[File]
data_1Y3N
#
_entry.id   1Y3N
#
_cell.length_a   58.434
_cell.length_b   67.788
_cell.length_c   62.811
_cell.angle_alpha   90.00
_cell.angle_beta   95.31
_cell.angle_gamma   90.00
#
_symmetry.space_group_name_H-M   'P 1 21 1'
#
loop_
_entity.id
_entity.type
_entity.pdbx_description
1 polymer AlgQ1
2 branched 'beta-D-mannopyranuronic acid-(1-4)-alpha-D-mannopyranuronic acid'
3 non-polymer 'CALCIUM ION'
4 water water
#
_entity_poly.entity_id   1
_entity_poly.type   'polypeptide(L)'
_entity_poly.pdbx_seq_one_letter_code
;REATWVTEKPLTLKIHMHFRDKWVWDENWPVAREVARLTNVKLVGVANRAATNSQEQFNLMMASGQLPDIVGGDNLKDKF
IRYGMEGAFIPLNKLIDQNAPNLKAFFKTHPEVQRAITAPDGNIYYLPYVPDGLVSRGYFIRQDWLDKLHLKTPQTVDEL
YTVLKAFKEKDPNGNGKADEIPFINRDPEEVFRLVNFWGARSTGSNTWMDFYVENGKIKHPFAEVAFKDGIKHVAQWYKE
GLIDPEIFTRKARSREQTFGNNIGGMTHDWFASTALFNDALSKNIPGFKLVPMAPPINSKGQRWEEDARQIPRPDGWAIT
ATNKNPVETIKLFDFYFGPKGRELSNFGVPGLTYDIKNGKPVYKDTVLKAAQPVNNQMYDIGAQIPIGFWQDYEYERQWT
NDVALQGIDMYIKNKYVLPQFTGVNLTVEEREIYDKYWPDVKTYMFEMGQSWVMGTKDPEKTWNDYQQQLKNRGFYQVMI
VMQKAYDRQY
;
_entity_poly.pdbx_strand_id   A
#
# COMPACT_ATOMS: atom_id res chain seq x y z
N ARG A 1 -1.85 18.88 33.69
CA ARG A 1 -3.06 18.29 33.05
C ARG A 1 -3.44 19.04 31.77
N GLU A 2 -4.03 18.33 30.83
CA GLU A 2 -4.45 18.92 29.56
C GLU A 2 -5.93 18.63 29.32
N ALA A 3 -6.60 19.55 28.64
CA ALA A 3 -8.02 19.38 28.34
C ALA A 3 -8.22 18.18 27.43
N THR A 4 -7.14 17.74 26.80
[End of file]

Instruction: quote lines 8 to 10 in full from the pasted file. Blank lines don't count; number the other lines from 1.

_cell.angle_alpha   90.00
_cell.angle_beta   95.31
_cell.angle_gamma   90.00